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How Turkish Food Turned Sexy

Turkish chefs are experimenting with new ways of “sharing” food – increasingly through social media. by Emel Altay 20 May 2019

As our regular readers know, TOL normally does not cover Turkey, unless an issue concerns one of the countries we do cover in post-communist Central and Eastern Europe and Eurasia. However, for the last few months, we have been making an exception because of the dire situation faced by many journalists in Turkey since the attempted coup in 2016. After that dramatic event, almost 200 media outlets were closed down and scores of critically minded journalists lost their jobs and now struggle to eke out an existence. We are proud to provide some international exposure to many of these Turkish reporters and expand, at least for now, our mission of supporting independent journalism and the freedom of the media to this fascinating and important part of the world.

 

 

Long queues of excited people form every day outside Ahmet Cicek’s restaurant in Besiktas, one of Istanbul’s busiest neighborhoods, as locals and tourists alike flock to try his specialty dish of mussels stuffed with lemon-spiked rice.

 

The burly Cicek is a familiar figure outside, mingling with those waiting, posing proudly for photos with customers and passers-by – as many as 400 a day, he says, and even more on weekends.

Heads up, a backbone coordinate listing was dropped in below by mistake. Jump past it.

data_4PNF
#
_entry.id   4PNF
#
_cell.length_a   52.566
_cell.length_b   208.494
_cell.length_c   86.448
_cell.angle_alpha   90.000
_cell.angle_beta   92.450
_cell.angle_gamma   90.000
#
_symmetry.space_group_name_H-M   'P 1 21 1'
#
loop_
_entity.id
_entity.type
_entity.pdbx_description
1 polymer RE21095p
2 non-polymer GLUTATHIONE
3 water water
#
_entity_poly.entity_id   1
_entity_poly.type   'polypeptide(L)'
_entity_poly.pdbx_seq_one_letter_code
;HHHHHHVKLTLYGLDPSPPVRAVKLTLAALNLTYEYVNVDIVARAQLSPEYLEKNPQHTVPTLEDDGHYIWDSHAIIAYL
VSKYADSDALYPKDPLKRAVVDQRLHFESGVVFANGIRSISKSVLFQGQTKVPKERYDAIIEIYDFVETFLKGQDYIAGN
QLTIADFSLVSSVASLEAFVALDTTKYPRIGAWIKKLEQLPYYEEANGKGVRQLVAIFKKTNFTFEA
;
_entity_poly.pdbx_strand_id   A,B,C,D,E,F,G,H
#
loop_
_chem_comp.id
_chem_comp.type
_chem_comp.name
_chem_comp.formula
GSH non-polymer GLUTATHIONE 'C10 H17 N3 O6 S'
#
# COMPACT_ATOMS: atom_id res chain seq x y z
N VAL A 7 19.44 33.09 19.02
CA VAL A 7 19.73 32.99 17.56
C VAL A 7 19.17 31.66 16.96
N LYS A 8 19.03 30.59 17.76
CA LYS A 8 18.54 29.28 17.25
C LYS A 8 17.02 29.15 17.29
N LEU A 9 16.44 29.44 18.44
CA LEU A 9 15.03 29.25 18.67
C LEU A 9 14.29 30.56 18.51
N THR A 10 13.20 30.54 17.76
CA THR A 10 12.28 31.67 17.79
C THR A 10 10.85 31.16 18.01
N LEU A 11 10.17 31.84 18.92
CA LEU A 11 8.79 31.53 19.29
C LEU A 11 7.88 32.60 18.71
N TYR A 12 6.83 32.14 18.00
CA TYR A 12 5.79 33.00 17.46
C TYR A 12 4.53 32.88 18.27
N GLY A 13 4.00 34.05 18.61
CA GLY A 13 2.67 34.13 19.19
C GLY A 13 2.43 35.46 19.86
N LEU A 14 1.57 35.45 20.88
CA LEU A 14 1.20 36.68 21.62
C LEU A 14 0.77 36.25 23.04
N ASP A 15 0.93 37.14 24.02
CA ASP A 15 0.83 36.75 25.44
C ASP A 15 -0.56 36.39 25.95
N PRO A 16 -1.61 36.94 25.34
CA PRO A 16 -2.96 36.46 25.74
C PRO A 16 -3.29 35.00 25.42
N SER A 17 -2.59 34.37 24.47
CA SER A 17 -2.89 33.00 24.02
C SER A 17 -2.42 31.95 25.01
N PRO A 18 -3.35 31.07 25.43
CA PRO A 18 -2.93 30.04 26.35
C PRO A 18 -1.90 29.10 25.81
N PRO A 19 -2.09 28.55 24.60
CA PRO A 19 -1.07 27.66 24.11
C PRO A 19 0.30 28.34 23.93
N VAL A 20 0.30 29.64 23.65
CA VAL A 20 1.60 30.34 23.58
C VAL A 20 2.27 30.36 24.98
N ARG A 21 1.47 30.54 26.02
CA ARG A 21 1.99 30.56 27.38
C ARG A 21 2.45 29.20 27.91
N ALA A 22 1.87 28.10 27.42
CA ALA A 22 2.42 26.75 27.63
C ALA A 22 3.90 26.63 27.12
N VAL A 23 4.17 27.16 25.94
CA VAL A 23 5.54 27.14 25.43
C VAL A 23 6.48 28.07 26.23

Ahmet Cicek in front of his restaurant. Photo from his Instagram account, used with permission.

 

Mussels are a very popular Istanbul street food, and there are many shops like Cicek’s throughout the city. What makes him stand out is a highly successful, canny social media campaign that has given him the nickname “Lord of the Mussels.”

 

Instagram and YouTube are full of videos of him calmly grilling giant kokoretsi, a traditional stuffed-intestine dish, or devouring piles of mussels in takeaway buckets emblazoned with his grinning face. One of his vast forearms is even tattooed with the name of his restaurant, Midyeci Ahmet, which means Ahmet the mussels-seller.

 

“I started with posting photos of mussels and grilled intestines, but then I began creating and posting videos as well, featuring myself eating the food that I prepared, which became very popular,” Cicek said, explaining that he was inspired by the stratospheric rise of Nusret Gokce, better known by his nickname Salt Bae.